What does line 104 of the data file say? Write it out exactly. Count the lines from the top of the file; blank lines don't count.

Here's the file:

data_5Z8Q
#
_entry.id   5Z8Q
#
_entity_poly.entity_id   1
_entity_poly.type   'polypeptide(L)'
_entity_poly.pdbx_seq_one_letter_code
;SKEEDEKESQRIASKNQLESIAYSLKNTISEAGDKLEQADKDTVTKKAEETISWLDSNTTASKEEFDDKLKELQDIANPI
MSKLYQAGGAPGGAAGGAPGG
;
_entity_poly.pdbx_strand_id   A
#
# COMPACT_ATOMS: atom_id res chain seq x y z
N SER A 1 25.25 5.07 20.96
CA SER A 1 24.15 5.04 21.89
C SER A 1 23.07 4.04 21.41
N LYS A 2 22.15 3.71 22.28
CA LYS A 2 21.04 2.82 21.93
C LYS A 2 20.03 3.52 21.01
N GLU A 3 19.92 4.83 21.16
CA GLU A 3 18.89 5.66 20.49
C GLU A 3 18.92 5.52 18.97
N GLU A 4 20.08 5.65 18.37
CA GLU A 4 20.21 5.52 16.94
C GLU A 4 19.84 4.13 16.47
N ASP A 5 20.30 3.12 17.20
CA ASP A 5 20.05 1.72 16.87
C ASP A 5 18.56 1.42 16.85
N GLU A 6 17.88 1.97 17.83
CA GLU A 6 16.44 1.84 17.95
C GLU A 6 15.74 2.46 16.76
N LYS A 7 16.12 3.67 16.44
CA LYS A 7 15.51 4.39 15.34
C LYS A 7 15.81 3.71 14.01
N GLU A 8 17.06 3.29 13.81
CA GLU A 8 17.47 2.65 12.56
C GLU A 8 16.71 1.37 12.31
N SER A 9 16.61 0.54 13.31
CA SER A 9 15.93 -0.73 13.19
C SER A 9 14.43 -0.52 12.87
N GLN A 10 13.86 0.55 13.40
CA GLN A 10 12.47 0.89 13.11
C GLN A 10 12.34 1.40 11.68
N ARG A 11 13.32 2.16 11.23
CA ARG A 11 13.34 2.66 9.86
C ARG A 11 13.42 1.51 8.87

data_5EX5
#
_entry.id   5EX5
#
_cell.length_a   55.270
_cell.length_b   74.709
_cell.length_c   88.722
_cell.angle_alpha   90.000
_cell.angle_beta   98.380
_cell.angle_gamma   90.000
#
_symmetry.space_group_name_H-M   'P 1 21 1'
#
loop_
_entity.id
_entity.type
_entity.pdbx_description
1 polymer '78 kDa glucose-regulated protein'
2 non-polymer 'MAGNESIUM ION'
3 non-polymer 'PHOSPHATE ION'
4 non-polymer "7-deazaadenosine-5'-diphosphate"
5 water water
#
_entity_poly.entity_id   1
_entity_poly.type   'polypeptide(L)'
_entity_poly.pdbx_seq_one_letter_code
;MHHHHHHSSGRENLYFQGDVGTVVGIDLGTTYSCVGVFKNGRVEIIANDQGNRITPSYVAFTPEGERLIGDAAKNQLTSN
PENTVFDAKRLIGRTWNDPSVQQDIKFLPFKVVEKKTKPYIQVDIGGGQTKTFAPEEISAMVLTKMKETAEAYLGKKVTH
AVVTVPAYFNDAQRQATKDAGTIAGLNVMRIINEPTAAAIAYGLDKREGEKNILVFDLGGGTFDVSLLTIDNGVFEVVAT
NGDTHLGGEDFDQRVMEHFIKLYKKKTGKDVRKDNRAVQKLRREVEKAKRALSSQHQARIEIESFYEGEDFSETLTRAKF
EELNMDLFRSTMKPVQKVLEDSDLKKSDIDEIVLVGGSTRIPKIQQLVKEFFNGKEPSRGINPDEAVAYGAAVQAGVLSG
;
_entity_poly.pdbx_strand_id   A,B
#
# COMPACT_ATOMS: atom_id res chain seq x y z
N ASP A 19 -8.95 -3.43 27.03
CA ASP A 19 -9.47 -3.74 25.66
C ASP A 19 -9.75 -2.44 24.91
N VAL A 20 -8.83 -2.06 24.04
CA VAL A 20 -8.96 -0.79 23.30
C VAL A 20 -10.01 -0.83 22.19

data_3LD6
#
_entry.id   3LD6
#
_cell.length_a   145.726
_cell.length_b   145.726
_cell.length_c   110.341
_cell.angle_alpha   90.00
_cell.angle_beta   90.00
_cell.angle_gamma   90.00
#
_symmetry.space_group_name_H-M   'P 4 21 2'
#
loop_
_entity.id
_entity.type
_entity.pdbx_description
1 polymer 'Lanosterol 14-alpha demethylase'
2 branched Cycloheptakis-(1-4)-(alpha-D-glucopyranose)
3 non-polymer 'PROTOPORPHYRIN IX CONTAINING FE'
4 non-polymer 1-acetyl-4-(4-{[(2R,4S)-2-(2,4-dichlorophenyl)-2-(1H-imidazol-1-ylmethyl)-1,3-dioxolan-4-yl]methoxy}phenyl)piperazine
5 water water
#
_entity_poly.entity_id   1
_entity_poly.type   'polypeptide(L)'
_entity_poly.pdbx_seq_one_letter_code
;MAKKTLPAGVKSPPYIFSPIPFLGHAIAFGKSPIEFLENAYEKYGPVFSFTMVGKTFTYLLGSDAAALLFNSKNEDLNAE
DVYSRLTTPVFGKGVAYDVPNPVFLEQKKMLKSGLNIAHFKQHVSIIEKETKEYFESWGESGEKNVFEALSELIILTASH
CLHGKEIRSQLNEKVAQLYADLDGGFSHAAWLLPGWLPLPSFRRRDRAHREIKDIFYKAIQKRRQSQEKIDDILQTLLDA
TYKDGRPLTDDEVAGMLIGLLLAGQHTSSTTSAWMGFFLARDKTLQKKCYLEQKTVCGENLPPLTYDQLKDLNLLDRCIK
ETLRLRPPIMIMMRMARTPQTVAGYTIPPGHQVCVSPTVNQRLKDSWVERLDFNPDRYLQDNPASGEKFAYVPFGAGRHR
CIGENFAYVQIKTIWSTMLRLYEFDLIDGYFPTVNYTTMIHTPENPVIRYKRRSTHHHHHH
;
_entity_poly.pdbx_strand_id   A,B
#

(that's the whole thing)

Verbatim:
_entity.pdbx_description